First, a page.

Queen’s Students for Liberty (QSL) erected another Free Speech Wall on Monday, despite a severe backlash from the AMS and the University that lead to its removal last April.
Annie Orvis, AMS Student Life Centre (SLC) officer, said that SLC staff weren’t aware that QSL intended to erect another wall when they booked the space for Monday and Tuesday, stating rather that they would just be promoting a Students for Liberty conference, scheduled to be held in Toronto on Nov. 16.
“We didn’t know it was going to happen but we were aware of issues that could come from that group,” Orvis, ArtSci ’13, said.
“We did do our due diligence to find out what they were doing, but as they were an AMS-ratified group we would like to give them space in the building.”
The wall, which stood in the JDUC between Monday afternoon and Tuesday night, didn’t feature any racist or hateful remarks written by students, as seen last year.
Overall, though, the event was mostly positive, Orvis added.
“When I was aware this went up on Monday, we just monitored the situation and we were pleased with how it went and that nothing bad happened,” Orvis said.
Last April, Queen’s Student Affairs and the AMS removed the board twice after racist and other hateful remarks were strewn across it.
QSL subsequently filed a complaint with Kingston Police and intended to pursue legal action against the University for theft of private property and for violating their freedom of speech.
The SLC also introduced a new reservation policy in September that would restrict reservations to groups that could potentially bring discredit upon the AMS or the University, following the results of last year’s Free Speech Wall.
“It wasn’t that we expected them to put up another wall but if we got into another tight situation as well we would want to protect ourselves and the University,” Orvis said.
Tyler Lively, campus coordinator for QSL, said any potential legal action has been dropped since last year.
“We decided to back out from that, [because of] the effort that goes into it and the fact that as a University student … you’re taking on the admin that oversees you as a student, so there’s a bit of a power relationship going on,” Lively, ArtSci ’15, said.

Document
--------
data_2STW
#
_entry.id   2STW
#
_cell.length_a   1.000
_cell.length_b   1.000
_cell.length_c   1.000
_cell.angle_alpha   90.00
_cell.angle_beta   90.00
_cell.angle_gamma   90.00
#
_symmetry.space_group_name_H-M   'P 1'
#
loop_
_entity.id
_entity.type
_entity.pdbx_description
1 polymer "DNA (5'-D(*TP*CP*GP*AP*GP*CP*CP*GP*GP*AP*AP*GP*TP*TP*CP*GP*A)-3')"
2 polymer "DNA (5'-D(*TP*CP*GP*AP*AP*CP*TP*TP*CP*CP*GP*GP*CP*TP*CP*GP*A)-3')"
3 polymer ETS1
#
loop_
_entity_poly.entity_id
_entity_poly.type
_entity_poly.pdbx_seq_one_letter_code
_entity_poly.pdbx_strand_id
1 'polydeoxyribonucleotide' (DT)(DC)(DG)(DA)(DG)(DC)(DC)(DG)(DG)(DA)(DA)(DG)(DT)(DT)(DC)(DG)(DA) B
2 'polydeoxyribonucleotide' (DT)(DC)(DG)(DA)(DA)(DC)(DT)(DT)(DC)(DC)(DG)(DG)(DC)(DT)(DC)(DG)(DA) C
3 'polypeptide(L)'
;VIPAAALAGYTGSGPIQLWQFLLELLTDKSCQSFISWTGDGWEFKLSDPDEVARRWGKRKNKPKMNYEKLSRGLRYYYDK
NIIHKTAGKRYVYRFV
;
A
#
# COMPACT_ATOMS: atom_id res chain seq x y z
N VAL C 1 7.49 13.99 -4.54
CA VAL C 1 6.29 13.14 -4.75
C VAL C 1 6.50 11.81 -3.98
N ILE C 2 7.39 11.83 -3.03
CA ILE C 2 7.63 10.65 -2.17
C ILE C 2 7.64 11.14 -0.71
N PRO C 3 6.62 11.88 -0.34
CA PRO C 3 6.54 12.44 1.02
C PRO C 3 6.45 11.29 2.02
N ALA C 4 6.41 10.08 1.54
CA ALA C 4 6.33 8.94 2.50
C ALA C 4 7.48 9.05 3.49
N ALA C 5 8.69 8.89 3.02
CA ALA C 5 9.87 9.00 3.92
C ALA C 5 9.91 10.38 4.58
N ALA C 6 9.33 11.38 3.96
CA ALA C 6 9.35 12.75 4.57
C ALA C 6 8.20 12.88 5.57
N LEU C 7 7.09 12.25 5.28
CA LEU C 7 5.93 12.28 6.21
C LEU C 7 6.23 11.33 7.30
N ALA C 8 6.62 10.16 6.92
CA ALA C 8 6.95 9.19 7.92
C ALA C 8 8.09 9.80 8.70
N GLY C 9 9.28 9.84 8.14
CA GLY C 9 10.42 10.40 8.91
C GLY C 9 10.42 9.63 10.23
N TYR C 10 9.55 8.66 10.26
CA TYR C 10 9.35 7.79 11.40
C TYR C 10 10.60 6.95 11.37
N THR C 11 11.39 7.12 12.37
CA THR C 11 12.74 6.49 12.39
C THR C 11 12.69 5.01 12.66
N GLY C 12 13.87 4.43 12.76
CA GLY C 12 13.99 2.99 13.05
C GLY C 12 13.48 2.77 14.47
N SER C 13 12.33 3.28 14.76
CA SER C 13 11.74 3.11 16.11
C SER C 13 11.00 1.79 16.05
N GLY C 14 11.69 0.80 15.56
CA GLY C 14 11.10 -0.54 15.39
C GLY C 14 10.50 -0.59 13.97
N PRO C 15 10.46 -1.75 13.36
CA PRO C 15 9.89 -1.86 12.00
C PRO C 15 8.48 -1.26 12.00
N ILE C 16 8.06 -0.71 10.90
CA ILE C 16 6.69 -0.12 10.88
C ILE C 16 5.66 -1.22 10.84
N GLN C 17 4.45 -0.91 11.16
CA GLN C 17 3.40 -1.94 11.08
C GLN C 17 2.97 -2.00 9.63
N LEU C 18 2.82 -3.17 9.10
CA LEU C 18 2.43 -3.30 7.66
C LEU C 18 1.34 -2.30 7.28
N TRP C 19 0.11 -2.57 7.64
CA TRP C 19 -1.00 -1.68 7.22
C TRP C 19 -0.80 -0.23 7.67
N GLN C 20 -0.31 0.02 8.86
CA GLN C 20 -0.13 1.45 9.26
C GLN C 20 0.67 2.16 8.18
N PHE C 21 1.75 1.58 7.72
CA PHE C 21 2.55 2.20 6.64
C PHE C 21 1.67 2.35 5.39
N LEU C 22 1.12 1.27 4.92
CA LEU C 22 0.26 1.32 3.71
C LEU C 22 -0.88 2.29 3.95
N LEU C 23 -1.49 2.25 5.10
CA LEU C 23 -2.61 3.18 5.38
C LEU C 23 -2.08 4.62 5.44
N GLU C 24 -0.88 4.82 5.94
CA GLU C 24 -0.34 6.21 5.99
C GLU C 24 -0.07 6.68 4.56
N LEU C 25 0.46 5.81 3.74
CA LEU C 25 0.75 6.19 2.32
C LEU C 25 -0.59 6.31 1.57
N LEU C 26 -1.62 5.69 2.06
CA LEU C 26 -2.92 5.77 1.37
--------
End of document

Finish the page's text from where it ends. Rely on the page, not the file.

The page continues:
“People are [also] busy with school and [if they] wanted to go to grad school at Queen’s that could be affected.”
Similarly to last year, the event was booked through the Student Life Centre’s online booking system.
After it was erected on Monday, students wrote comments like “the Leafs suck”, “happy Diwali”, “I support freedom of speech” and “sticks and stones can break my bones but words can scar me forever”.
Last year, the wall was run in association with the Justice Centre for Constitutional Freedoms (JCCF). Following its removal, Queen’s received an “F” grade for promoting free speech on campus, according to a report released by the institute last month.
“[The University] is very preemptive in trying to stop a [racist and elitist] reputation from spreading, which is understandable, but I think that freedom of speech comes first,” Lively said.
“The purpose was to promote how valuable [free speech] is and maintain it and fight any encroachment.”
This year, QSL erected the wall as part of its promotion of the Students for Liberty Canadian Regional Conference, set to take place on Nov. 16 at the University of Toronto. They also handed out informational pamphlets about the event on Monday and Tuesday.
The conference will focus on increasing liberty internationally, and will feature Lawrence Reed, president for the Foundation of Economic Education, Tom Palmer, vice-president of the Atlas Network and senior fellow at the Cato Institute, as well as other notable liberty activists across North America.
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